ISLAMABAD: She was no Sufi but a follower of the man she loved so intensely that she switched from writing in English, learned Urdu, married him and became the celebrated novelist and playwright Bano Qudsia.
This and other hidden sides of Bano Qudsia, who died in Lahore on February 4, were recalled at a reference held in her memory by the National Language Promotion Department (NLPD) here on Monday.
Bano Qudsia was mourned also in the Senate which passed a unanimous resolution praising her contribution to Urdu literature.
Her literary contemporaries, who gathered to eulogise at the NLPD event, best remembered her as a deeply sensitive soul. One could agree or disagree with her portrayal of the society but she saw and truly felt.
For one, Prof Fateh Muhammad Malik, a former vice chancellor of the International Islamic University Islamabad, was shocked when he read her popular novel Raja Gidh (King Vulture), some 30 years ago.
“It painted a very ugly picture of the Pakistani society. She described both the rulers and the ruled as vultures. Indeed, I wrote a critical review of it,” he said.
“However, 30 years later I find that Bano had shown vividly what future is going to be. What we see today in the society is what she had pictured in the novel - the rulers battling Panama Papers revelations inside the Supreme Court and their supporters defending them outside the Supreme Court,” he said.
It was the company of writers Qudratullah Shahab, Mumtaz Mufti and Ashfaq Ahmed that gave her the insight and foresight that her works reflect, said Prof Malik.
It was Uxi Mufti, a former director general of Lok Virsa and son of Mumtaz Mufti, who made the disclosure for many that Bano used to write stories and poetry in English initially. But then she fell in love with Ashfaq Ahmed and joined him in MA Urdu classes.
“Bano Qudsia was not a Sufi, only a follower of Ashfaq Ahmed,” said Uxi Mufti, adding that she died in 2004 with the death of her sage husband. “Over the next 13 years, she reproduced 70 books of Ashfaq Ahmed and published two new books of her husband,” he said.“She wrote long sentences to express her deep thoughts. She was a thinking writer,” he said.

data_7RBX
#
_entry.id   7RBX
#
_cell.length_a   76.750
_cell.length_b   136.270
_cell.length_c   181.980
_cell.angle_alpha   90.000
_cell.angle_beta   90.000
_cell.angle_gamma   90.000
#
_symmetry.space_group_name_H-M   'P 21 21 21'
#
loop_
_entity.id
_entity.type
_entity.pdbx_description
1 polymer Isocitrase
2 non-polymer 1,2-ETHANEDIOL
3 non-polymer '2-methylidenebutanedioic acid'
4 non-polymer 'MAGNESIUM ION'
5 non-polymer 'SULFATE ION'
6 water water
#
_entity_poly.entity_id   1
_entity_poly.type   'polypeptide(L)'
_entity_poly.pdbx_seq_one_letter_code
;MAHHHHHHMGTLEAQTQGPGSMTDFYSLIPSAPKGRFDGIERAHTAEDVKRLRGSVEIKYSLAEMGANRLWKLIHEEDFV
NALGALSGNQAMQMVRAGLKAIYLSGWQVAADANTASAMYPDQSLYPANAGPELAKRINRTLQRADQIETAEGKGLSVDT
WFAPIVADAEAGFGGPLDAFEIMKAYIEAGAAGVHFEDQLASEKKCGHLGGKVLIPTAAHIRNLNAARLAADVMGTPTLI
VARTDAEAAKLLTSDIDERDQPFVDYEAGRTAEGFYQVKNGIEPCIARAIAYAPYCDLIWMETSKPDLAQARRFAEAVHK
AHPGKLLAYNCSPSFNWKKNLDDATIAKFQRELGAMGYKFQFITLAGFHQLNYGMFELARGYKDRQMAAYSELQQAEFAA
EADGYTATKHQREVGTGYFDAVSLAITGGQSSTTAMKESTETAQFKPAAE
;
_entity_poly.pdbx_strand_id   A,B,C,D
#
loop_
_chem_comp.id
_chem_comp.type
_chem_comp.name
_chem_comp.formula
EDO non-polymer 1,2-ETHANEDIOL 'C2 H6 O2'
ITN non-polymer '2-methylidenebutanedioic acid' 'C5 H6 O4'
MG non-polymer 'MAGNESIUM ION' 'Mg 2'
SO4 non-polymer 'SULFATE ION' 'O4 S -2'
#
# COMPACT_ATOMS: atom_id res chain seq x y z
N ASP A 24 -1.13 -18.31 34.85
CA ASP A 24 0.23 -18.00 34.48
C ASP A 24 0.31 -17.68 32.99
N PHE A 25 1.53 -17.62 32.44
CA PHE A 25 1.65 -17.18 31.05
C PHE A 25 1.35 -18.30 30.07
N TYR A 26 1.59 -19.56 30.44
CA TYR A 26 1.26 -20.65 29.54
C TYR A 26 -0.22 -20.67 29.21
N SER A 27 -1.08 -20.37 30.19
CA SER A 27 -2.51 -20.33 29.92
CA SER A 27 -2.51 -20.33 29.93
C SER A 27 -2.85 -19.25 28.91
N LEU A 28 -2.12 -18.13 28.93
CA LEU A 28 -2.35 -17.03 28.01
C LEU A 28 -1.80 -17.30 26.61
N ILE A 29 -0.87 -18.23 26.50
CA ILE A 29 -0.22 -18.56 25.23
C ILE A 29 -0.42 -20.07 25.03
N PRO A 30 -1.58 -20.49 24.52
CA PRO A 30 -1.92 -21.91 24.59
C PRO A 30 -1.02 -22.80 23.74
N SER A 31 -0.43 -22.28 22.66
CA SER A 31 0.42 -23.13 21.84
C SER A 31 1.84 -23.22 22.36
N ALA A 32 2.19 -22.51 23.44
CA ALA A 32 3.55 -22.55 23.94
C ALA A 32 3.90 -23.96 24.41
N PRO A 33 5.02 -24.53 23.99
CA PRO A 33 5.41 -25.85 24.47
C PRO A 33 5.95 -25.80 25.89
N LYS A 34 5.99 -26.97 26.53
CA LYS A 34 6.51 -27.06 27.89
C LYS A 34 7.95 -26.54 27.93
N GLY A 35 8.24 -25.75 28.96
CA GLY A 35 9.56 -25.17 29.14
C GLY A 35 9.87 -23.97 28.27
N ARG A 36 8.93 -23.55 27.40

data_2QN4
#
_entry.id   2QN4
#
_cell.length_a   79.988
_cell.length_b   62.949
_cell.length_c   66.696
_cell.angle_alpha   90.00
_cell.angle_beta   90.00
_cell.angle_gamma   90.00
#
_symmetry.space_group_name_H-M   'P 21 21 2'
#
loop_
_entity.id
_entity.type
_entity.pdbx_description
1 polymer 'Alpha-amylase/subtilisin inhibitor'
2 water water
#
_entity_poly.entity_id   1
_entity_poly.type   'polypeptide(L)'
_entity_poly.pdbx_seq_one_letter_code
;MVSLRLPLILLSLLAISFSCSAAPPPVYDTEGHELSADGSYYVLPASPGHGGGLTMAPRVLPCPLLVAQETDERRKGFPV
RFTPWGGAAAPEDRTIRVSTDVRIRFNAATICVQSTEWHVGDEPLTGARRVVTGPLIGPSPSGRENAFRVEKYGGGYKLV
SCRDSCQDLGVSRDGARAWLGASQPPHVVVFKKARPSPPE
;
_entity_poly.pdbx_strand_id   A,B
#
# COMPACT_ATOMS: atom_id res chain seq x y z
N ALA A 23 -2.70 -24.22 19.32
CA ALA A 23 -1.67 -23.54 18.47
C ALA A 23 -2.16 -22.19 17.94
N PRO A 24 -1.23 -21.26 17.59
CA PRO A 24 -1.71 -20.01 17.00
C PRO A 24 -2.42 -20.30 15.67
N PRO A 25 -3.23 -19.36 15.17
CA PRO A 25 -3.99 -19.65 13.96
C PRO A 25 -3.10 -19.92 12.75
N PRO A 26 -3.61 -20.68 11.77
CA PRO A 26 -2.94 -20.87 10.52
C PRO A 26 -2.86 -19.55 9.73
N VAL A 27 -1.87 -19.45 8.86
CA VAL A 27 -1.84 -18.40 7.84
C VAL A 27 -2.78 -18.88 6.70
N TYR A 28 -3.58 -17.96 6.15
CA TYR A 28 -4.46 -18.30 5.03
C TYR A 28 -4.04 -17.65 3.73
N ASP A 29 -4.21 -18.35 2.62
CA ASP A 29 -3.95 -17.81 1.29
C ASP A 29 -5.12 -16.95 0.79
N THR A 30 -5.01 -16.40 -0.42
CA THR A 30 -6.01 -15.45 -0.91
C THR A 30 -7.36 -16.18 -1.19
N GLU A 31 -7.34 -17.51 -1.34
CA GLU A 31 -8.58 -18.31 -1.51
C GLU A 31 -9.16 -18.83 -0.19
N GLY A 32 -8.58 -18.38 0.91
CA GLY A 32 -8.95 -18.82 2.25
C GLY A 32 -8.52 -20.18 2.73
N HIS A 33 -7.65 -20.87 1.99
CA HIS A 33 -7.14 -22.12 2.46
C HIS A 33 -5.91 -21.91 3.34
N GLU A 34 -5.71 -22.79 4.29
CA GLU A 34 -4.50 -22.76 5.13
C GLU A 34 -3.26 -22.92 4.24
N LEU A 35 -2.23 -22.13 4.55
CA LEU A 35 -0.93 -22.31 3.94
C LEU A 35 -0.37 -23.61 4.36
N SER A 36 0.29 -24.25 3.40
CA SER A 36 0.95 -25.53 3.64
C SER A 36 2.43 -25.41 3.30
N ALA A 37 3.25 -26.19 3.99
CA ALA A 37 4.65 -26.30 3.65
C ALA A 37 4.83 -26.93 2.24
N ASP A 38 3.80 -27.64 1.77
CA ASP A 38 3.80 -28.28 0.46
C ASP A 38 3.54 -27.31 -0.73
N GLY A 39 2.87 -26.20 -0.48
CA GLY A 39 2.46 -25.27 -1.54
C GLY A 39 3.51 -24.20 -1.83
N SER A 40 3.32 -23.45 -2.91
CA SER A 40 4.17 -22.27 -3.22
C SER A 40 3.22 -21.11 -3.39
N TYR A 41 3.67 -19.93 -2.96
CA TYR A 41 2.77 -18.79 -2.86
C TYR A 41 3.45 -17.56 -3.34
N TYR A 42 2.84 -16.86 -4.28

Writer Masood Mufti said that Bano used to look at life “in a totally different way. She lived in a spiritual environment but whenever asked if she liked it or not, she won’t reply.”
Head of NLPD Iftikhar Arif lamented criticism about Bano Qudsia on the social media.
“It is not right to criticise the ideology of any person,” he said.
“Bano, Ashfaq, Mumtaz Mufti and Qudratullah were a different breed of writers,” he said. “Criticising them is same like someone criticising poet John Milton, Dante Alighieri and others,” he said.
“Unfortunately those who speak for freedom of expression, want it for themselves alone. We should respect the views of Bano,” he said.
Prof Ehsan Akbar fondly recalled that the house of Bano Qudsia and Ashfaq Ahmed ‘Dastan Sarai’ used to be the nucleus for the literati of Lahore.
“Her love for Ashfaq was so intense that once, in an interview, she said that she can sacrifice her son for her husband,” he said.
Bano Qudsia was born on Nov 28, 1928 in Ferozepur, India. She migrated to Pakistan with the family after Partition. Her father was an agriculture expert and her only brother, Pervaiz Chattha, a painter.
Her literary bent was noticed early. She started penning stories when in primary school. She graduated from the Kinnaird College in Lahore and completed her masters in Urdu from the Government College, Lahore, in 1951.
Though she earned much acclaim for her radio and TV plays, her novel Raja Gidh (The Vulture King) put her on a pinnacle. And her play Aadhi Baat is considered a classic.
Among her more prominent writings are Aatish-i-Zer-i-Paa, Aik Din, Amer Bail, Asay Pasay, Chahar Chaman, Chhotaa SheherBaray Log, Footpath ki Ghaas, Hasil Ghaat and Hawa Kay Naam.
She was awarded Sitara-i-Imtiaz in 2003 and Hilal-i-Imtiaz in 2010.
Published in Dawn, February 14th, 2017